While attempting to neglect my real work as Wednesday’s Congressional hearing with Roger Clemens was going down, I decided to jot some things down whenever something irked or amused me. Below is a half-hearted, not-quite running diary recorded as the Clemens’ drama unfolded — more or less a interjection of opinion whenever something weird happened, in some sort of chronological order, with the time sometimes recorded. Enjoy.
1130: It’s so ridiculous that pretty much all the Democrats are for Brian McNamee and against Clemens and all the Republicans are for Clemens and against McNamee. What happened to looking for the truth? How did this somehow become a political agenda? Unbelievable. This is why sports has no place in the courtroom. This – like the Arlen Spector inquiries into Spygate – is another example of politicians trying to further their careers, receive publicity and get famous. Disagree? Well, would these fellows be on live television today otherwise? Exactly.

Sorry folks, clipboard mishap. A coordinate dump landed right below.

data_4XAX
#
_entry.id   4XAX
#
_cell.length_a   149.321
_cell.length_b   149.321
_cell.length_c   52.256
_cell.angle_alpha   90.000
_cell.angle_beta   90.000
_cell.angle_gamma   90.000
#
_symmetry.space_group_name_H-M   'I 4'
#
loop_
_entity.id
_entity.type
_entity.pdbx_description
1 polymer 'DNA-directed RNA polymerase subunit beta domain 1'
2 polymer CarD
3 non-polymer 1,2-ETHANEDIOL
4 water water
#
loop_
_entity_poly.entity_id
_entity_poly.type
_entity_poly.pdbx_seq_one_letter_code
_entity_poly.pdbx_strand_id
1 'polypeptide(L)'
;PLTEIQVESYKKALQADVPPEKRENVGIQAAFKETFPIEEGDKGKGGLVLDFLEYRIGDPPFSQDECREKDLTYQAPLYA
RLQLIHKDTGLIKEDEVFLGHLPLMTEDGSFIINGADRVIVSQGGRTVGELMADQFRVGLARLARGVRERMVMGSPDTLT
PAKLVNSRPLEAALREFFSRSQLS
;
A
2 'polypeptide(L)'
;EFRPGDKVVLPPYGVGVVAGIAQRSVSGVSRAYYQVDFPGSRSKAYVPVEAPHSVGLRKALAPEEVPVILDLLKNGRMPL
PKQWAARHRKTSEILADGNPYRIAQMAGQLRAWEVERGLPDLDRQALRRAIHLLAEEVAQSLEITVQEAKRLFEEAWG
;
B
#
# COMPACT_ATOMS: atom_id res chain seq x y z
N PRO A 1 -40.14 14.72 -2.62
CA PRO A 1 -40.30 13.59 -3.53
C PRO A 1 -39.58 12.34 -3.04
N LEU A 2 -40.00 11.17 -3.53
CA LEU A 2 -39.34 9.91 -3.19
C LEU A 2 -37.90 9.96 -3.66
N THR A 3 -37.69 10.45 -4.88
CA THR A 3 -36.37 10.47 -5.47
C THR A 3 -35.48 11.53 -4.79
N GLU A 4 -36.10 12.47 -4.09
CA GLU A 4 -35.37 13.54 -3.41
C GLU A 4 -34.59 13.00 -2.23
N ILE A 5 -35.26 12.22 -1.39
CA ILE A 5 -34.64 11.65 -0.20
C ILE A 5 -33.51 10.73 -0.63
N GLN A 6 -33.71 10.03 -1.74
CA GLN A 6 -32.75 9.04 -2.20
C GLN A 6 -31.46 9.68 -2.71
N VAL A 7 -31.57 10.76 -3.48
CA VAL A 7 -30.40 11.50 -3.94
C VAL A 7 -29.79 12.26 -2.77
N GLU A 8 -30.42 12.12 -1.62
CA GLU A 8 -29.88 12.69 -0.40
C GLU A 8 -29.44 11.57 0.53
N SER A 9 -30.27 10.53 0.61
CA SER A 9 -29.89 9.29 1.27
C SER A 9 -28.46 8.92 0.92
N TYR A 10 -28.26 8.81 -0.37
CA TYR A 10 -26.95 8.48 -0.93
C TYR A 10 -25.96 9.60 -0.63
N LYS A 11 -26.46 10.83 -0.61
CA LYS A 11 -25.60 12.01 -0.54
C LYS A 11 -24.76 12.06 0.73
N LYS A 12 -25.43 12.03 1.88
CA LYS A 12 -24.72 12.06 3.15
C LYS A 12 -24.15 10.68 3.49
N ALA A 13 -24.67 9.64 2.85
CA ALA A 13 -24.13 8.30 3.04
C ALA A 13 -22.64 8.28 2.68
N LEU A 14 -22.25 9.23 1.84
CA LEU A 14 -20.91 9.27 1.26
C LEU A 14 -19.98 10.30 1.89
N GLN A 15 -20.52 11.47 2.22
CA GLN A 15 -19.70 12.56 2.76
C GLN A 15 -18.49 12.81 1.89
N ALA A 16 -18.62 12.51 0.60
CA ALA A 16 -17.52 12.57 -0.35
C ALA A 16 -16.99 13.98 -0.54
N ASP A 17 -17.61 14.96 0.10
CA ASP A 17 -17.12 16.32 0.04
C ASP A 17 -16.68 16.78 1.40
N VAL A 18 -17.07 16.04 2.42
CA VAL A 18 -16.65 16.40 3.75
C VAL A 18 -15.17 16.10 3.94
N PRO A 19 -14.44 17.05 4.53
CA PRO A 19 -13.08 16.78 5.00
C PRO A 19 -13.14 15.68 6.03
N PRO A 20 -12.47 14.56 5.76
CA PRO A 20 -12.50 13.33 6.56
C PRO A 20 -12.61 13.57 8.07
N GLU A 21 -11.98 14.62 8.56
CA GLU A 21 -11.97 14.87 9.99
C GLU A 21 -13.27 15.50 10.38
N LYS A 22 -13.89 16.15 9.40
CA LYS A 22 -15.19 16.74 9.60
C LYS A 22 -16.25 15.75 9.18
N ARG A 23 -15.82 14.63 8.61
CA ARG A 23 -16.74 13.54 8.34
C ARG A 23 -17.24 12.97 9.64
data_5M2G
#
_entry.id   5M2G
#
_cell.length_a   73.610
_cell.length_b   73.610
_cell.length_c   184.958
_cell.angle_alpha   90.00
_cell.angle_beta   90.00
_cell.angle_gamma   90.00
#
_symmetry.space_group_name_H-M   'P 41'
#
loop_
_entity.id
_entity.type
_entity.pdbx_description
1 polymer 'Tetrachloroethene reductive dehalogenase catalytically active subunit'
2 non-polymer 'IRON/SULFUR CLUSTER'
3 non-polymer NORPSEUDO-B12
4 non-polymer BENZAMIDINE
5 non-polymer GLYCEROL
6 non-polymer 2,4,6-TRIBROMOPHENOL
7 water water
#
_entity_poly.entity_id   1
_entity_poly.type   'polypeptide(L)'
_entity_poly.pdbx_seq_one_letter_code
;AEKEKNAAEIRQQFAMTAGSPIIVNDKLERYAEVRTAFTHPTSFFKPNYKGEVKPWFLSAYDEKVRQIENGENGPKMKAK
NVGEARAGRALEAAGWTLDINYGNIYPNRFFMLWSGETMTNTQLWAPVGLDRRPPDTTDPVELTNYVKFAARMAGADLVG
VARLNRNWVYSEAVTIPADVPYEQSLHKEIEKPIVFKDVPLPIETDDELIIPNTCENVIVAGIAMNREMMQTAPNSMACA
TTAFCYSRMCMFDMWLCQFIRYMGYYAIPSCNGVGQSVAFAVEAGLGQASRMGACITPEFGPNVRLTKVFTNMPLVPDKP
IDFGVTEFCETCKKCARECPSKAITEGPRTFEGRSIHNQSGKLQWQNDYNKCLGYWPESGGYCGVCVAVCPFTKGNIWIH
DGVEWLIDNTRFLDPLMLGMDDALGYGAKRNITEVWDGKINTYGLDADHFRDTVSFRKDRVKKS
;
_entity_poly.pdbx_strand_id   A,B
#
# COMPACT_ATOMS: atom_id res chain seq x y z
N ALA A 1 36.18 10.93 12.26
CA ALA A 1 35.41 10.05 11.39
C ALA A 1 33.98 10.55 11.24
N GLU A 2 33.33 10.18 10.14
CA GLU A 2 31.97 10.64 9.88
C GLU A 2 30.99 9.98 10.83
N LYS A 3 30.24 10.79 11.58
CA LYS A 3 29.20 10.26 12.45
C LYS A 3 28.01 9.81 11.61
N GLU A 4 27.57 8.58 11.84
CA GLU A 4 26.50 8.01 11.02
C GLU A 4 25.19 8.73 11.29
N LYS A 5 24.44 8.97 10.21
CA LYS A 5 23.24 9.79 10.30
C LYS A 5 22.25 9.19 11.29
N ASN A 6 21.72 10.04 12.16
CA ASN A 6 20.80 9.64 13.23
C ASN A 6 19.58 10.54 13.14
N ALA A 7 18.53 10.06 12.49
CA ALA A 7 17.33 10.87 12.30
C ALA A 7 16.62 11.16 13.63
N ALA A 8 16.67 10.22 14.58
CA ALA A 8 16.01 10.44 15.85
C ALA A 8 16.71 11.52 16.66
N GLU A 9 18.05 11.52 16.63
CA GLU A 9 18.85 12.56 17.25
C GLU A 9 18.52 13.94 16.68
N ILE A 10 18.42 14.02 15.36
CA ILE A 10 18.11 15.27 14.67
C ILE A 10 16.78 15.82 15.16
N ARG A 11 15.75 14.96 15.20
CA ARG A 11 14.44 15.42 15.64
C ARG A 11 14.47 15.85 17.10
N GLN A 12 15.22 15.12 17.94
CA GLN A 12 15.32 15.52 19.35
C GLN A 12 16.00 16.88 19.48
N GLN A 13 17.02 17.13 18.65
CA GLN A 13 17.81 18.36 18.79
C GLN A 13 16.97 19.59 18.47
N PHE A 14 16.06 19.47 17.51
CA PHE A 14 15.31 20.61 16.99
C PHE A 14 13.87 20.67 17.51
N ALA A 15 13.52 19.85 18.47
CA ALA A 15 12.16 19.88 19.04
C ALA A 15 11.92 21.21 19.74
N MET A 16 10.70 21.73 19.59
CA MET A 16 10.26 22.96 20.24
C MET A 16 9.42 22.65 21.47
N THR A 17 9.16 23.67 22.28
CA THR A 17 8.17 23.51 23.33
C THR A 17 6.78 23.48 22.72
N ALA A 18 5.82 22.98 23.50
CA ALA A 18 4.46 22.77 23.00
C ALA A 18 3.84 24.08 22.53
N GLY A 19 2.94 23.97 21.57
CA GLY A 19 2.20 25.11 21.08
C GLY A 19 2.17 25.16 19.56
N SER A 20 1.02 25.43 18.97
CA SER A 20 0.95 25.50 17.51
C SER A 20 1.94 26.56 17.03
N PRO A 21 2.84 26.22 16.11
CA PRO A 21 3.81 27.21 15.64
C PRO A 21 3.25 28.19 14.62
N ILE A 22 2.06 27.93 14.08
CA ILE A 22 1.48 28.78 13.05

[This trend shifted a little bit as the hearings progressed, so this statement isn’t as strong anymore.]
Clemens must have the worst memory in the world. He answers “I don’t remember” or “I don’t recall” to almost every question. Probably a good call, since I assume that can protect you from perjury, but he did already state he never used performance enhancing drugs, so it might not even matter.
The representative from Indiana, Dan Burton, made an absolute fool of himself. He repeatedly went through McNamee’s previous statements to investigators at the beginning of this whole ordeal (all of which said he didn’t know anything about steroids, he never injected Clemens or Andy Pettitte and you’d have to ask them) and called McNamee a liar over and over. At one point, he even said ‘Gee, wizzz, another lie.”